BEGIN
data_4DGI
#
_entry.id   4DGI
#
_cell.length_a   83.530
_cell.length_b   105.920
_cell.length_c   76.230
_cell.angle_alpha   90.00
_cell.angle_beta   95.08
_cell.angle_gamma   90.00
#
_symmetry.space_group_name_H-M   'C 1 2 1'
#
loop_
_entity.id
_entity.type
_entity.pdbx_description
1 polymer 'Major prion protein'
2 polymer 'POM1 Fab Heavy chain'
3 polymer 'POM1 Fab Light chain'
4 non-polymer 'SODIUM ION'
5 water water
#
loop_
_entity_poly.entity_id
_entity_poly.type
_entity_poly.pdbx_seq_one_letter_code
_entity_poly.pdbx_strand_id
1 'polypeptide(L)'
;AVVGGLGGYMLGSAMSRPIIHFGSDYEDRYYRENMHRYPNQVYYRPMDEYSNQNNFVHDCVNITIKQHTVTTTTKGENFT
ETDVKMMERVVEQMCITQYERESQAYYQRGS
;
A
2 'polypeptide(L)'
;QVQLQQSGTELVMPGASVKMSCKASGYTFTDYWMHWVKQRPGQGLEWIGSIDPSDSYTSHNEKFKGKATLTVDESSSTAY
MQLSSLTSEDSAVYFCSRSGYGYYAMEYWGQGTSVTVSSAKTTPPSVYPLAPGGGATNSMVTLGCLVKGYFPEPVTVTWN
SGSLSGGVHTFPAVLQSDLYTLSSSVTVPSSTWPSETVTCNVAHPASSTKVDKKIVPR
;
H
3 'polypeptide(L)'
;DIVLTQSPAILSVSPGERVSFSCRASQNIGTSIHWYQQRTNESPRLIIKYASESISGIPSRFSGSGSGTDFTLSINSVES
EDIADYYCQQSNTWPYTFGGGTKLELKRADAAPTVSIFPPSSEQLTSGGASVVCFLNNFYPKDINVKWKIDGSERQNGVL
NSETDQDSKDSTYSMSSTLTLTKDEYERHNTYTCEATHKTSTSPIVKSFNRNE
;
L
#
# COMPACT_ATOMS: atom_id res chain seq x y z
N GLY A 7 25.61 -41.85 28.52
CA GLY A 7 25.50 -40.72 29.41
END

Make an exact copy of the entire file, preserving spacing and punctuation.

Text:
data_4DGI
#
_entry.id   4DGI
#
_cell.length_a   83.530
_cell.length_b   105.920
_cell.length_c   76.230
_cell.angle_alpha   90.00
_cell.angle_beta   95.08
_cell.angle_gamma   90.00
#
_symmetry.space_group_name_H-M   'C 1 2 1'
#
loop_
_entity.id
_entity.type
_entity.pdbx_description
1 polymer 'Major prion protein'
2 polymer 'POM1 Fab Heavy chain'
3 polymer 'POM1 Fab Light chain'
4 non-polymer 'SODIUM ION'
5 water water
#
loop_
_entity_poly.entity_id
_entity_poly.type
_entity_poly.pdbx_seq_one_letter_code
_entity_poly.pdbx_strand_id
1 'polypeptide(L)'
;AVVGGLGGYMLGSAMSRPIIHFGSDYEDRYYRENMHRYPNQVYYRPMDEYSNQNNFVHDCVNITIKQHTVTTTTKGENFT
ETDVKMMERVVEQMCITQYERESQAYYQRGS
;
A
2 'polypeptide(L)'
;QVQLQQSGTELVMPGASVKMSCKASGYTFTDYWMHWVKQRPGQGLEWIGSIDPSDSYTSHNEKFKGKATLTVDESSSTAY
MQLSSLTSEDSAVYFCSRSGYGYYAMEYWGQGTSVTVSSAKTTPPSVYPLAPGGGATNSMVTLGCLVKGYFPEPVTVTWN
SGSLSGGVHTFPAVLQSDLYTLSSSVTVPSSTWPSETVTCNVAHPASSTKVDKKIVPR
;
H
3 'polypeptide(L)'
;DIVLTQSPAILSVSPGERVSFSCRASQNIGTSIHWYQQRTNESPRLIIKYASESISGIPSRFSGSGSGTDFTLSINSVES
EDIADYYCQQSNTWPYTFGGGTKLELKRADAAPTVSIFPPSSEQLTSGGASVVCFLNNFYPKDINVKWKIDGSERQNGVL
NSETDQDSKDSTYSMSSTLTLTKDEYERHNTYTCEATHKTSTSPIVKSFNRNE
;
L
#
# COMPACT_ATOMS: atom_id res chain seq x y z
N GLY A 7 25.61 -41.85 28.52
CA GLY A 7 25.50 -40.72 29.41